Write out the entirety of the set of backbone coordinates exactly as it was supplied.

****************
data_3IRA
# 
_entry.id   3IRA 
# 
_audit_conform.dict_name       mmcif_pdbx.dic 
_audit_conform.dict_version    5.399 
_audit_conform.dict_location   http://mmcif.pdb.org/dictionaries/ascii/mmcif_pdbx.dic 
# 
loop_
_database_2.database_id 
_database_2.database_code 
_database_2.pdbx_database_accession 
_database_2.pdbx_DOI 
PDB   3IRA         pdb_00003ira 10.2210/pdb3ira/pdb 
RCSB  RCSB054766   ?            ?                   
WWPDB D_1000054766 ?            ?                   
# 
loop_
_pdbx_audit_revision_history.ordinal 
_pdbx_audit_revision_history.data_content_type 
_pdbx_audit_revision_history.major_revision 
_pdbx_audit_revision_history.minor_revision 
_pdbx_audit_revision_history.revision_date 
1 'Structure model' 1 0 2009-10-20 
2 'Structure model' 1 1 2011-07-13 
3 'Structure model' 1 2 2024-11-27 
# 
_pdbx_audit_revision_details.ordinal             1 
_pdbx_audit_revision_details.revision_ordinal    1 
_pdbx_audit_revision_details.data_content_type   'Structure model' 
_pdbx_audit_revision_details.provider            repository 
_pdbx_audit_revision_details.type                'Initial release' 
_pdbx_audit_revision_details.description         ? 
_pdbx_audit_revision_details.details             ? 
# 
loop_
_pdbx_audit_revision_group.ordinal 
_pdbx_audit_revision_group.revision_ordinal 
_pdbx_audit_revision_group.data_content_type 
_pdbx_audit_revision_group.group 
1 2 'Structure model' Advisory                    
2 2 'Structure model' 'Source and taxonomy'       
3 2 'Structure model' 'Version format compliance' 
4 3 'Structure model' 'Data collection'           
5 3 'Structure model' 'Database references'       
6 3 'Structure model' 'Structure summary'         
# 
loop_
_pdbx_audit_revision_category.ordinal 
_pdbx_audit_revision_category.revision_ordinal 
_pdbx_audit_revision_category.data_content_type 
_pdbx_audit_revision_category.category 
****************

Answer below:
data_3IRA
# 
_entry.id   3IRA 
# 
_audit_conform.dict_name       mmcif_pdbx.dic 
_audit_conform.dict_version    5.399 
_audit_conform.dict_location   http://mmcif.pdb.org/dictionaries/ascii/mmcif_pdbx.dic 
# 
loop_
_database_2.database_id 
_database_2.database_code 
_database_2.pdbx_database_accession 
_database_2.pdbx_DOI 
PDB   3IRA         pdb_00003ira 10.2210/pdb3ira/pdb 
RCSB  RCSB054766   ?            ?                   
WWPDB D_1000054766 ?            ?                   
# 
loop_
_pdbx_audit_revision_history.ordinal 
_pdbx_audit_revision_history.data_content_type 
_pdbx_audit_revision_history.major_revision 
_pdbx_audit_revision_history.minor_revision 
_pdbx_audit_revision_history.revision_date 
1 'Structure model' 1 0 2009-10-20 
2 'Structure model' 1 1 2011-07-13 
3 'Structure model' 1 2 2024-11-27 
# 
_pdbx_audit_revision_details.ordinal             1 
_pdbx_audit_revision_details.revision_ordinal    1 
_pdbx_audit_revision_details.data_content_type   'Structure model' 
_pdbx_audit_revision_details.provider            repository 
_pdbx_audit_revision_details.type                'Initial release' 
_pdbx_audit_revision_details.description         ? 
_pdbx_audit_revision_details.details             ? 
# 
loop_
_pdbx_audit_revision_group.ordinal 
_pdbx_audit_revision_group.revision_ordinal 
_pdbx_audit_revision_group.data_content_type 
_pdbx_audit_revision_group.group 
1 2 'Structure model' Advisory                    
2 2 'Structure model' 'Source and taxonomy'       
3 2 'Structure model' 'Version format compliance' 
4 3 'Structure model' 'Data collection'           
5 3 'Structure model' 'Database references'       
6 3 'Structure model' 'Structure summary'         
# 
loop_
_pdbx_audit_revision_category.ordinal 
_pdbx_audit_revision_category.revision_ordinal 
_pdbx_audit_revision_category.data_content_type 
_pdbx_audit_revision_category.category 